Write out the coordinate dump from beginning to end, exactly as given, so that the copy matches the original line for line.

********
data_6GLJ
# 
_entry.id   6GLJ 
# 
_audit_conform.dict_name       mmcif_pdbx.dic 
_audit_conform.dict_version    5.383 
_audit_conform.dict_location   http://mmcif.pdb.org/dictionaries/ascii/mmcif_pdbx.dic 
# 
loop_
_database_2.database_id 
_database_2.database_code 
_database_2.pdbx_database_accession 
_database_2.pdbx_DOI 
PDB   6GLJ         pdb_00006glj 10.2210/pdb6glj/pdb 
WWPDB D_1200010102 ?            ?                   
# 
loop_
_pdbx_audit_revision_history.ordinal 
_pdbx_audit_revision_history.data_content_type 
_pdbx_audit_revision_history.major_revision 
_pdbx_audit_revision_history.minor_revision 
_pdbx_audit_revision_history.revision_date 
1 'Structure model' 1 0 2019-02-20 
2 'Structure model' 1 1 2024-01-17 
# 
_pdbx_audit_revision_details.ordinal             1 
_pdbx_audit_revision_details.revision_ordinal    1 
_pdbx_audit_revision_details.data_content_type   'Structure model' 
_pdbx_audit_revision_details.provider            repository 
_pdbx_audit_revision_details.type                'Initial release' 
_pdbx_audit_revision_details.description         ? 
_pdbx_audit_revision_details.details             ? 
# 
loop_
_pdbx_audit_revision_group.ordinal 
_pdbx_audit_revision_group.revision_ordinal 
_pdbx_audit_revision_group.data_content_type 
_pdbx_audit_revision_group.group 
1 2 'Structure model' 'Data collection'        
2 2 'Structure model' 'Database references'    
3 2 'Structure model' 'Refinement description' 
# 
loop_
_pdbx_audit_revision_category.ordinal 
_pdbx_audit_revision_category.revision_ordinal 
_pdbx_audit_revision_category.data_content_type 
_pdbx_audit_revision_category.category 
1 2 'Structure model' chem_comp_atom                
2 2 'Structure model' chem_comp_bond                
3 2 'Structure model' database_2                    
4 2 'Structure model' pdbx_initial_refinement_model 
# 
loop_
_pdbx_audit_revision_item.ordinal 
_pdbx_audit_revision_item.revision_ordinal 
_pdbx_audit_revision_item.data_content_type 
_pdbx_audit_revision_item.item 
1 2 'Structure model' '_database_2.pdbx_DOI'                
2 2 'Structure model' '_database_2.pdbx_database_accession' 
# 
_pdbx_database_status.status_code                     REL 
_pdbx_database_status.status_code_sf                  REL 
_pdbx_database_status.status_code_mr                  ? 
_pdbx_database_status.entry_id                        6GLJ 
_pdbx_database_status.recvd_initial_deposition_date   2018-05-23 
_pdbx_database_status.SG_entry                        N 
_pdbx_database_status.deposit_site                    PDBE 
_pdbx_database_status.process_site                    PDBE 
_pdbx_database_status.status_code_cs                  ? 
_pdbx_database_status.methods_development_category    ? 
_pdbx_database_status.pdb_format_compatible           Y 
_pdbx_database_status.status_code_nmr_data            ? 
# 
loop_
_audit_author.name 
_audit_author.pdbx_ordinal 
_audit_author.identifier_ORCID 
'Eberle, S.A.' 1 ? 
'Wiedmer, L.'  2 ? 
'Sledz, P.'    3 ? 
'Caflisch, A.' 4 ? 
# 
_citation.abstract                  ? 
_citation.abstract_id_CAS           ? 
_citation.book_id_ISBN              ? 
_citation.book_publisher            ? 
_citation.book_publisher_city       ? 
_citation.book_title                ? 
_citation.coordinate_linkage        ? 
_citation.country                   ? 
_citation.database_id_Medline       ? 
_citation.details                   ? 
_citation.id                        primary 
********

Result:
data_6GLJ
# 
_entry.id   6GLJ 
# 
_audit_conform.dict_name       mmcif_pdbx.dic 
_audit_conform.dict_version    5.383 
_audit_conform.dict_location   http://mmcif.pdb.org/dictionaries/ascii/mmcif_pdbx.dic 
# 
loop_
_database_2.database_id 
_database_2.database_code 
_database_2.pdbx_database_accession 
_database_2.pdbx_DOI 
PDB   6GLJ         pdb_00006glj 10.2210/pdb6glj/pdb 
WWPDB D_1200010102 ?            ?                   
# 
loop_
_pdbx_audit_revision_history.ordinal 
_pdbx_audit_revision_history.data_content_type 
_pdbx_audit_revision_history.major_revision 
_pdbx_audit_revision_history.minor_revision 
_pdbx_audit_revision_history.revision_date 
1 'Structure model' 1 0 2019-02-20 
2 'Structure model' 1 1 2024-01-17 
# 
_pdbx_audit_revision_details.ordinal             1 
_pdbx_audit_revision_details.revision_ordinal    1 
_pdbx_audit_revision_details.data_content_type   'Structure model' 
_pdbx_audit_revision_details.provider            repository 
_pdbx_audit_revision_details.type                'Initial release' 
_pdbx_audit_revision_details.description         ? 
_pdbx_audit_revision_details.details             ? 
# 
loop_
_pdbx_audit_revision_group.ordinal 
_pdbx_audit_revision_group.revision_ordinal 
_pdbx_audit_revision_group.data_content_type 
_pdbx_audit_revision_group.group 
1 2 'Structure model' 'Data collection'        
2 2 'Structure model' 'Database references'    
3 2 'Structure model' 'Refinement description' 
# 
loop_
_pdbx_audit_revision_category.ordinal 
_pdbx_audit_revision_category.revision_ordinal 
_pdbx_audit_revision_category.data_content_type 
_pdbx_audit_revision_category.category 
1 2 'Structure model' chem_comp_atom                
2 2 'Structure model' chem_comp_bond                
3 2 'Structure model' database_2                    
4 2 'Structure model' pdbx_initial_refinement_model 
# 
loop_
_pdbx_audit_revision_item.ordinal 
_pdbx_audit_revision_item.revision_ordinal 
_pdbx_audit_revision_item.data_content_type 
_pdbx_audit_revision_item.item 
1 2 'Structure model' '_database_2.pdbx_DOI'                
2 2 'Structure model' '_database_2.pdbx_database_accession' 
# 
_pdbx_database_status.status_code                     REL 
_pdbx_database_status.status_code_sf                  REL 
_pdbx_database_status.status_code_mr                  ? 
_pdbx_database_status.entry_id                        6GLJ 
_pdbx_database_status.recvd_initial_deposition_date   2018-05-23 
_pdbx_database_status.SG_entry                        N 
_pdbx_database_status.deposit_site                    PDBE 
_pdbx_database_status.process_site                    PDBE 
_pdbx_database_status.status_code_cs                  ? 
_pdbx_database_status.methods_development_category    ? 
_pdbx_database_status.pdb_format_compatible           Y 
_pdbx_database_status.status_code_nmr_data            ? 
# 
loop_
_audit_author.name 
_audit_author.pdbx_ordinal 
_audit_author.identifier_ORCID 
'Eberle, S.A.' 1 ? 
'Wiedmer, L.'  2 ? 
'Sledz, P.'    3 ? 
'Caflisch, A.' 4 ? 
# 
_citation.abstract                  ? 
_citation.abstract_id_CAS           ? 
_citation.book_id_ISBN              ? 
_citation.book_publisher            ? 
_citation.book_publisher_city       ? 
_citation.book_title                ? 
_citation.coordinate_linkage        ? 
_citation.country                   ? 
_citation.database_id_Medline       ? 
_citation.details                   ? 
_citation.id                        primary 